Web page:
... as that in every government and under the best administrations. King Henri my grandfather was vivacity itself. He was easily irritated; he grew calm in the same way. For my part, I think that he pardoned the Jesuits, as he had the Leaguers, in the hope that his clemency would bring them all into peaceful disposition; in which he was certainly succeeding when a miscreant ...
— Marguerite de Navarre - Memoirs of Marguerite de Valois Queen of Navarre • Marguerite de Navarre

... spirit of peace, and of the word of God itself, can afford your lordship a guarantee of the high and Christian principles by which this young man's heart is actuated, then I may with confidence recommend him to your clemency." ...
— Willy Reilly - The Works of William Carleton, Volume One • William Carleton

... Gundling a bad outlook, fatal or short of fatal. He had better not even drink much; but dispense with consolation, and keep his wits about him, till this squall pass. After much deliberating, it is found that the royal clemency can be extended; and an outlet devised, under conditions. Next Tabagie, a servant enters with one of the biggest trays in the world, and upon it a "Wooden Key gilt, about an ell long;" this gigantic implement is solemnly hung round the repentant Kammerherr; this he shall wear publicly as penance, ...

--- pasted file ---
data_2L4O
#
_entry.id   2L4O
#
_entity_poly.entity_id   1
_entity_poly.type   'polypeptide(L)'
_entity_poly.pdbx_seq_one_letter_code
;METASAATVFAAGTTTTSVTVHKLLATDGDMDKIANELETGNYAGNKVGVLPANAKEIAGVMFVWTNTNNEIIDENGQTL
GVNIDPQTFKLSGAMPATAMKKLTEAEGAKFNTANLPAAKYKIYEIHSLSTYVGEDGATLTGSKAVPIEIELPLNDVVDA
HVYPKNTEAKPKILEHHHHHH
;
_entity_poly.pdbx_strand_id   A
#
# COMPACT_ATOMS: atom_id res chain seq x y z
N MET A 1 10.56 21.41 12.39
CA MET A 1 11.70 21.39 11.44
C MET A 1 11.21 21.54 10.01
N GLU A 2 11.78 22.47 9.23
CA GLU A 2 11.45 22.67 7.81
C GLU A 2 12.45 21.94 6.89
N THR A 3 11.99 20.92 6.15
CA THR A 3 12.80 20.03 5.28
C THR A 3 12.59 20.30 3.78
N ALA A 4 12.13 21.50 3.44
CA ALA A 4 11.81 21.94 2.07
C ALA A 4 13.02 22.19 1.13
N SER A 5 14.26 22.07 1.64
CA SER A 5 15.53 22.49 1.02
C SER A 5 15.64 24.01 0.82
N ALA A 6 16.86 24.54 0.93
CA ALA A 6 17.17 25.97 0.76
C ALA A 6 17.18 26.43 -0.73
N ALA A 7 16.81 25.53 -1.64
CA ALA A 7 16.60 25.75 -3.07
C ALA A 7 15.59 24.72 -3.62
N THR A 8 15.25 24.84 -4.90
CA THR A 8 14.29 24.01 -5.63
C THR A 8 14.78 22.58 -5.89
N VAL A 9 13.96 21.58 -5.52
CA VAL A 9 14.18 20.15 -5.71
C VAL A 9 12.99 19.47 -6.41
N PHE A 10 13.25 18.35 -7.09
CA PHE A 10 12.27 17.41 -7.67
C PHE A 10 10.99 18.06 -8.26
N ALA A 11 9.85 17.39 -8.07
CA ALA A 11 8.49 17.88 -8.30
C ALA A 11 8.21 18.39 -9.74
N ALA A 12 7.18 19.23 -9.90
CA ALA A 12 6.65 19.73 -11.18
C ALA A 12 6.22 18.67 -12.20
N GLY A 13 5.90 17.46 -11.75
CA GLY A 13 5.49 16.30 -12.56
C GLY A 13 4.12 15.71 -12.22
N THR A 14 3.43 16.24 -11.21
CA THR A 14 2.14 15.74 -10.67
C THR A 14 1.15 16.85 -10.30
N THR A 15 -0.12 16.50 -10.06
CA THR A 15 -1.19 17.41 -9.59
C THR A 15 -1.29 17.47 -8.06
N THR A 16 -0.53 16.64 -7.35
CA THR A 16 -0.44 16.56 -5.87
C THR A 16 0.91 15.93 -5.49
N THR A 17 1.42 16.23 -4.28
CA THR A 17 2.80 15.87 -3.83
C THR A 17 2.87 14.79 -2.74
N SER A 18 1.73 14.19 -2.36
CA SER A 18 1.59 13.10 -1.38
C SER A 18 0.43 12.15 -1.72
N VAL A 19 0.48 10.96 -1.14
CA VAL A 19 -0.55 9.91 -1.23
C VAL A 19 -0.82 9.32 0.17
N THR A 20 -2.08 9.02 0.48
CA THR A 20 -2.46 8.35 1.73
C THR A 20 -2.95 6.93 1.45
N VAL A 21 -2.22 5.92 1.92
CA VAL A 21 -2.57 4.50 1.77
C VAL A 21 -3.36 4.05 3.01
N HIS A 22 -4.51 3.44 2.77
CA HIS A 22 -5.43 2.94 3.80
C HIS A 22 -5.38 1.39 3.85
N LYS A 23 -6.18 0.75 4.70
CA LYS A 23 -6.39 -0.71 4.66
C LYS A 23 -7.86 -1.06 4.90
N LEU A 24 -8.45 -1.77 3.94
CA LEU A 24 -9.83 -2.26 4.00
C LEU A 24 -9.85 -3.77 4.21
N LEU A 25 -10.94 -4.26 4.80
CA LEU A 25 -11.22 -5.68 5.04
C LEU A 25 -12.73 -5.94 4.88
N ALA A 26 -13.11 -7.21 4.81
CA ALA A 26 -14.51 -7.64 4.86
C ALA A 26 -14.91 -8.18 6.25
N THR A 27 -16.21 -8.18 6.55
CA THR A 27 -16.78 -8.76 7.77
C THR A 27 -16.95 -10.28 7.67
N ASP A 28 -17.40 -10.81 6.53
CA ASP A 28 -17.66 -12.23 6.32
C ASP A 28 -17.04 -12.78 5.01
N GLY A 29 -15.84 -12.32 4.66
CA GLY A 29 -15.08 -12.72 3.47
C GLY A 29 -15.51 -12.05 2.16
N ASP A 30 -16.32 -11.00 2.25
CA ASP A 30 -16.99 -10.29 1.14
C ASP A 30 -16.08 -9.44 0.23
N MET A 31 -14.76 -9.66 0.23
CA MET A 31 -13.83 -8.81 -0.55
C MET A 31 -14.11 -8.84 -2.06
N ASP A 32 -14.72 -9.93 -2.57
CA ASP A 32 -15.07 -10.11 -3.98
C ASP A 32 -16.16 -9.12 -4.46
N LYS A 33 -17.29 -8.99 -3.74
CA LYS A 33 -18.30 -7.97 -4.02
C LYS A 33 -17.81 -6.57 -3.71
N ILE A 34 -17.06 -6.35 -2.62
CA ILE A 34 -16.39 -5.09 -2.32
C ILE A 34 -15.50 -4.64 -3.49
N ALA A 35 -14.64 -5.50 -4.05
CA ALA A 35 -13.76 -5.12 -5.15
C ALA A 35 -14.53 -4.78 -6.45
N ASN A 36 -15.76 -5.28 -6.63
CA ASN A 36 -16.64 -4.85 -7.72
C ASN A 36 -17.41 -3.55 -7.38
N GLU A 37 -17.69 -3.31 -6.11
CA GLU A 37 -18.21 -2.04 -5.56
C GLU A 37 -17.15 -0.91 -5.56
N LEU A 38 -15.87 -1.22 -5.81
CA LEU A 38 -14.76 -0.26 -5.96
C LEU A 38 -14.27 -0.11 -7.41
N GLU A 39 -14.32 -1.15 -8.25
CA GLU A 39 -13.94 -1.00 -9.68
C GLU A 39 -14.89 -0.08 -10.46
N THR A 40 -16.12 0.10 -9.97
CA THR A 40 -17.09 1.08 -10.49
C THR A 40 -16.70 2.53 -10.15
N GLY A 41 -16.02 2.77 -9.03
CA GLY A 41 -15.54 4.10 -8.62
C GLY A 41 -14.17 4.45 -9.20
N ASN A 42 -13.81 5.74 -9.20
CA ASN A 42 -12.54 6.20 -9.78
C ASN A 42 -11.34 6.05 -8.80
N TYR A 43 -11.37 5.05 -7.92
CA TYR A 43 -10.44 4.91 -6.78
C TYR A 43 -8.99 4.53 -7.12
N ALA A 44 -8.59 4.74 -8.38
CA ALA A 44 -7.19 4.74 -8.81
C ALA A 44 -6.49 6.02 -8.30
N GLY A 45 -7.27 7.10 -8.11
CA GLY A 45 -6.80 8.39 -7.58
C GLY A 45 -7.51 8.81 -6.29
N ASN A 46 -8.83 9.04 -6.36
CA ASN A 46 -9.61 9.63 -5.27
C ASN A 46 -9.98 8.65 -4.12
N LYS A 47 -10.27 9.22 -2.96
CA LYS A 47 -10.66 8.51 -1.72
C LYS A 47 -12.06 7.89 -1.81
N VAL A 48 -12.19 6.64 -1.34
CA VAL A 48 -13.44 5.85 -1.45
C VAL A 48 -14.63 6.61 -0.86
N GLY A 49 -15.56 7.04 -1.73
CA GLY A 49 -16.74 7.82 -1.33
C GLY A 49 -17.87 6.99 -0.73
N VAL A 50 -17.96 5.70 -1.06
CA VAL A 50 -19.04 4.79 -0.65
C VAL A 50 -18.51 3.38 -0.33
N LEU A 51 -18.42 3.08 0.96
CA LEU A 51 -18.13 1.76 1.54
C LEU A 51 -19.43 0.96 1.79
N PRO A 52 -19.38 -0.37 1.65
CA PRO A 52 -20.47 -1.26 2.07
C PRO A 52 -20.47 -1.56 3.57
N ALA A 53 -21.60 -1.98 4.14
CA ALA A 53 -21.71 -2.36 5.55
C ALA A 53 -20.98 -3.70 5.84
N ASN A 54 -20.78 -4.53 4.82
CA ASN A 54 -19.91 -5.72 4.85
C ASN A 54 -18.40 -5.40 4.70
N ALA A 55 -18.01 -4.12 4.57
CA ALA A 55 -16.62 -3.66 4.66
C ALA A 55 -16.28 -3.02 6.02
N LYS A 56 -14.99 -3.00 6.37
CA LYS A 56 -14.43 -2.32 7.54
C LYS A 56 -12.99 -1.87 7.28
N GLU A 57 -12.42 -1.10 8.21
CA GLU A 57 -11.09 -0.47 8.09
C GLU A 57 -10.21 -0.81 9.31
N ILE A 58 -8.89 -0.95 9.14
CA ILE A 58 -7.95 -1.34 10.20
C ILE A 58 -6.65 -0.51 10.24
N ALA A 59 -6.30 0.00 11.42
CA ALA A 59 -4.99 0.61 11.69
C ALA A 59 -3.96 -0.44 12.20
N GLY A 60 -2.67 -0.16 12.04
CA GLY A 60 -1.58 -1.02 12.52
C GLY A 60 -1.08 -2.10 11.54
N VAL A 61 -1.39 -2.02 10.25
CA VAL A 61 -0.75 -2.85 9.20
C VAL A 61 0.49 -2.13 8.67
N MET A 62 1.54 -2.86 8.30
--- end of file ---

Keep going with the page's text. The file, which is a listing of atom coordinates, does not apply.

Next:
— History Of Friedrich II. of Prussia, Volume V. (of XXI.) • Thomas Carlyle

... man acquitted of murder in a courtroom. The verdict was such a relief that he fainted. The captain's unexpected clemency took these men the same way, for virtually he had untied the noose from their necks. Tears started to their eyes. Plainly they were ...
— The Pirate of Panama - A Tale of the Fight for Buried Treasure • William MacLeod Raine

... his escape; leaving, however, a bag behind him, filled with vegetables. On close examination it was fixed upon him, and, being brought before a criminal court, he was sentenced to receive five hundred lashes; but at the same time was recommended to the governor's clemency, on account of a good character which had been given him in court. The governor, as it was his garden that was robbed, attended to the recommendation, remitting four out of the five hundred lashes which had been ordered him*. Being, ...
— An Account of the English Colony in New South Wales, Vol. 1 • David Collins

... act with so much clemency as to encourage another outbreak on the one hand, nor with so much severity as to be real cruelty on the other, I caused a careful examination of the records of trials to be made, in view of first ordering the execution of such as had been proved guilty ...